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Content starts here

RMS Performance: Duplicate key chains

Hein van den Heuvel


Does your application use RMS Indexed files? Do you know what a SIDR is? Do you know what a duplicate key chain is? You probably should, since SIDRs and duplicate key chains can cause thousands of read I/Os as the result of a single record insert. With that, they can have a tremendous impact not just on the application doing the insert, but also on total system performance. Application managers, of course, notice a slowdown over time, and all too often they solve that by throwing more hardware at the problem. But what if you already have the biggest box on the market? Modest file tuning and a convert can help avoid all those read I/Os and restore performance. I have yet to investigate an RMS application that did not have this duplicate key chain problem. Maybe this is because I get called in only for bad cases, or because indeed so many applications have this problem, at least to some degree.

Problem statement

In recent years, HP systems engineers have investigated and improved several applications in large commercial systems where more than half of the resources for an entire system were wasted by updating duplicate key chains. In one case, a simple CONVERT of a single indexed file changed application end-user response time from several minutes to subseconds. In another case, the total system I/O rate was reduced from 1500 I/Os per second to 200 I/Os per second, all without changing application functionality. Why did this happen? Because of duplicate key chains.

Duplicate key chains are a (long) series of (single) linked RMS data buckets containing records all with the same key value and identified only by a single index entry. (The next section clarifies this definition.) Although the problems described in this paper can occur with primary keys, in real-life applications they typically occur with secondary keys. Therefore, the illustrations in this paper show duplicate key chains in secondary keys. It may be that application designers tend to pick unique or nearly unique keys for the primary key.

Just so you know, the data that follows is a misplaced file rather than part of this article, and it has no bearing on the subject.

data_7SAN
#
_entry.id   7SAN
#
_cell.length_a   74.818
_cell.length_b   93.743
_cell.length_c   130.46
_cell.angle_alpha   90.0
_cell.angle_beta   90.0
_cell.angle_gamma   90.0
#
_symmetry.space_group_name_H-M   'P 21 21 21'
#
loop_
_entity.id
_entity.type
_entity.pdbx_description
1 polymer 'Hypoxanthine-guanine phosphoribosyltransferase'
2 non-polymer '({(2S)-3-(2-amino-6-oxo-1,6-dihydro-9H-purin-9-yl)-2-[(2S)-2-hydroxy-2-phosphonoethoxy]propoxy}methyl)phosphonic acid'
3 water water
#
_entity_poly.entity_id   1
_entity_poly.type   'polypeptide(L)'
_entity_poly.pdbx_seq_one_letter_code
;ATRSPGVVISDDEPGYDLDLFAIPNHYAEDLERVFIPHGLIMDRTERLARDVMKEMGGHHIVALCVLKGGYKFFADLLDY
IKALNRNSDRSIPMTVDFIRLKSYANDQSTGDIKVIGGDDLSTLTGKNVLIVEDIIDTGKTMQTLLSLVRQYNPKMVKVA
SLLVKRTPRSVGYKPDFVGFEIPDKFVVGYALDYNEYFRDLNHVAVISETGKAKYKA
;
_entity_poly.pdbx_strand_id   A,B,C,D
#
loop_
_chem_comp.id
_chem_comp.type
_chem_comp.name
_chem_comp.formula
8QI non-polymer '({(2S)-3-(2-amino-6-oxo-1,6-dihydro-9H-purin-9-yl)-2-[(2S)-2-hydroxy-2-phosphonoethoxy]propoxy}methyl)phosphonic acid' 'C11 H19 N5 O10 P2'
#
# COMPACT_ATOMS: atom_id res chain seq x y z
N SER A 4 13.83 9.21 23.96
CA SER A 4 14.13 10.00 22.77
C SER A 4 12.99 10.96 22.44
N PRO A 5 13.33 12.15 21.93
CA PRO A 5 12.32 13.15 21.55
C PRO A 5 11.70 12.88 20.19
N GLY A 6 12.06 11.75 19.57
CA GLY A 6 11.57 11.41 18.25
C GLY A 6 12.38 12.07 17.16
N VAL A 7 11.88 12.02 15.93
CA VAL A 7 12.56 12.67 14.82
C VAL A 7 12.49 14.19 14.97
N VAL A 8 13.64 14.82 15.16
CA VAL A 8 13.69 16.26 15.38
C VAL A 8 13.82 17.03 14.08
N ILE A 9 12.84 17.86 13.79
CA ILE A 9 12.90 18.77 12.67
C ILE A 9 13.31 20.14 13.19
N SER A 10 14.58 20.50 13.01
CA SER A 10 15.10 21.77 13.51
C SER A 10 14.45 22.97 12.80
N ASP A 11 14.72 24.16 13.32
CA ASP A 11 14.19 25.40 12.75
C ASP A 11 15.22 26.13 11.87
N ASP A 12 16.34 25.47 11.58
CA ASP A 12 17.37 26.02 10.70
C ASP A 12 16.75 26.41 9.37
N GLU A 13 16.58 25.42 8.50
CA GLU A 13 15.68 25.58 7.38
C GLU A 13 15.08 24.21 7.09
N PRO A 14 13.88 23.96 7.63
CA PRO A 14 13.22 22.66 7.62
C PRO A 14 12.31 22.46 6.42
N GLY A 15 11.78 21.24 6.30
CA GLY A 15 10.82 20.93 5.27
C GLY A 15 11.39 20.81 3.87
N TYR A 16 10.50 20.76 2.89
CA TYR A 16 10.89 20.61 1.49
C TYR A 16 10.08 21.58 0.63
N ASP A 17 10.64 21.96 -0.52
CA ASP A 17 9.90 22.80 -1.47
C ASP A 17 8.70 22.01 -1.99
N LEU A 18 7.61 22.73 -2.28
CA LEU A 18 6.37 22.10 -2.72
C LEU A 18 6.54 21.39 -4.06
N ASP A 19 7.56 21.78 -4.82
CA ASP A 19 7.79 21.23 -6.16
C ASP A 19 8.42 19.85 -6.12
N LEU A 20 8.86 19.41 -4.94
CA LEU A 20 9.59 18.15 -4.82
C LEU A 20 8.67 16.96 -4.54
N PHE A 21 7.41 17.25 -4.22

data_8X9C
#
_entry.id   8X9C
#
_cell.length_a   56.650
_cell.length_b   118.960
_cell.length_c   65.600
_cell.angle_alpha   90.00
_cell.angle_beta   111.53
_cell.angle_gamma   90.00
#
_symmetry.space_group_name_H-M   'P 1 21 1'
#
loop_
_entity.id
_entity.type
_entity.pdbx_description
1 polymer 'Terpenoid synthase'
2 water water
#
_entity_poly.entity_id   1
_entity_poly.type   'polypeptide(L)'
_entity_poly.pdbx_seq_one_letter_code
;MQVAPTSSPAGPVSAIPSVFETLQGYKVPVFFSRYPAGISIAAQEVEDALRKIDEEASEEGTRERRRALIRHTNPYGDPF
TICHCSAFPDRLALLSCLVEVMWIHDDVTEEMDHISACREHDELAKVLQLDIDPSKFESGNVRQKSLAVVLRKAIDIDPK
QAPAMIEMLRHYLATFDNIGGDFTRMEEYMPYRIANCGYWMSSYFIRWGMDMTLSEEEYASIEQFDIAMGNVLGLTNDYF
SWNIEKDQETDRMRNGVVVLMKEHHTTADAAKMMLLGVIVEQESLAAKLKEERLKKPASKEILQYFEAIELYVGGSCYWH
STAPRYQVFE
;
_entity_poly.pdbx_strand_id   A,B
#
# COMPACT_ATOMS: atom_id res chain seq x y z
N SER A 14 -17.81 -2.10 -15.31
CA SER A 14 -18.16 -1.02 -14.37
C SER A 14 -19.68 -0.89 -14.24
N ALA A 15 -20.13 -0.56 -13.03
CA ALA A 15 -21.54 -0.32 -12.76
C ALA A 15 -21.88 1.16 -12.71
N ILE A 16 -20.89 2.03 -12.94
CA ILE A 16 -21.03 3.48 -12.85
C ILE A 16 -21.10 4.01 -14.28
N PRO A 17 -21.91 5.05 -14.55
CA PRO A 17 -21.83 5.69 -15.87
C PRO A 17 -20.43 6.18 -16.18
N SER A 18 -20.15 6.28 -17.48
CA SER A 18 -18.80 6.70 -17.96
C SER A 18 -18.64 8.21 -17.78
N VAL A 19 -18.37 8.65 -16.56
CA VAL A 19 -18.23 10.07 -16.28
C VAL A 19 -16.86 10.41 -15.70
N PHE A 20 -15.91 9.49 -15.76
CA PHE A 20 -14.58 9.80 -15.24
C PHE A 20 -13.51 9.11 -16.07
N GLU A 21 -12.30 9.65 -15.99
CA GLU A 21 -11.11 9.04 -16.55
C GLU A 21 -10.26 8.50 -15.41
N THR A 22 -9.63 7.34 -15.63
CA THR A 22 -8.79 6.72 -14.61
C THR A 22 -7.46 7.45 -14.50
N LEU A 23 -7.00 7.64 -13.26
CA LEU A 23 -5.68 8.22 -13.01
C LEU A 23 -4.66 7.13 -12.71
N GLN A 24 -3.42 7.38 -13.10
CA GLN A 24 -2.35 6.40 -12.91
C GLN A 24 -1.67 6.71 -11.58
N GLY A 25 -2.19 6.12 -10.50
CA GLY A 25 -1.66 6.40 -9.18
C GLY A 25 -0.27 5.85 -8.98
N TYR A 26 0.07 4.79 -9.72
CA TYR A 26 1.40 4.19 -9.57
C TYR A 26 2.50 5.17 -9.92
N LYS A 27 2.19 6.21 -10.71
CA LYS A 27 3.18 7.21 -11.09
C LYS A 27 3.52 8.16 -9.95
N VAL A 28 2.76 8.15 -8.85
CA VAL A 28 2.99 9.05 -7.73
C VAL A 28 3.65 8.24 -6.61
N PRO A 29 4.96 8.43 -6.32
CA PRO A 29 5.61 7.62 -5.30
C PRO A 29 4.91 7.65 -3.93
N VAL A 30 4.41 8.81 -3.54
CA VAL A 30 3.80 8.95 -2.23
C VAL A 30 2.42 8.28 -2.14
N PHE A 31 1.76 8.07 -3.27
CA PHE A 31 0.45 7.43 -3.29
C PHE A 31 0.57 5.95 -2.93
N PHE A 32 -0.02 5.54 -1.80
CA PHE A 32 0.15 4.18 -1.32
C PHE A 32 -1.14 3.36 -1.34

To establish a frame of reference, the following section describes the internals of an RMS indexed file. Subsequent sections describe how to identify the problem and suggest a number of possible solutions. You will see that some solutions are very easy to implement and can be very rewarding.

For additional information about indexed files and tuning, refer to the Guide to OpenVMS File Applications in the OpenVMS documentation set.

Overview of RMS Indexed File Internals

RMS stores user data records(UDRs) in primary-key order in buckets. Buckets are the unit of I/O to and from the file. Typically, a bucket contains 5 to 50 records. Records cannot cross bucket boundaries. If an entire record does not fit in a bucket, then a new bucket is added to hold the record. This process is called bucket split. You can identify records both by their key and by a record file address(RFA). The latter consists of the starting virtual block number (4-byte VBN) of the bucket in which the record is stored and the record's ID (2 bytes). The index structure is a balanced b-tree with pairs of key values and VBN addresses.

For secondary keys (referred to in this article as alternate keys), the data records pointed to by their key structure are called secondary index data records(SIDRs). A SIDR consists of a key value (optionally compressed) and an array of one or more record retrieval vectors(RRVs). If your application allows duplicates for the key in question, then there will be one RRV for each duplicate value that a key has. Each RRV is 7 bytes in size and consists of a flag byte plus an RFA pointing to the UDR.

The following figure illustrates an indexed file, a number as primary key, and a name as first alternate key.

Here's where the trouble starts

In addition to the file internals described here, RMS follows three rules that work very well in general but that can add up to serious performance problems in certain situations.

  • Duplicate key values are to be added in order of arrival.
  • There is only one index entry for a given key value that points to the first bucket that contains a record with that key value.
  • If a new, duplicate value does not fit in the target bucket, then a new record is created in a new bucket. That bucket is pointed to by the old target bucket by using the next VBN field in the old bucket header.

What are the implications? Suppose you have an alternate key on an item file to indicate a status. That status can be 'Request', 'Active', or 'Done'. Every new item is inserted into the file with a status of 'Request'. Appropriately, according to rule 1, the item is added to the end of the array of 'Request' item. Next, the item gets processed, and the status key is updated to 'Active'. Eventually, all items are updated to the status 'Done'. Still, according to rule 1, as an item status is updated to 'Done', it is placed at the end of the 'Done' array, keeping the first item that was ever 'Done' as the first RRV in the SIDR.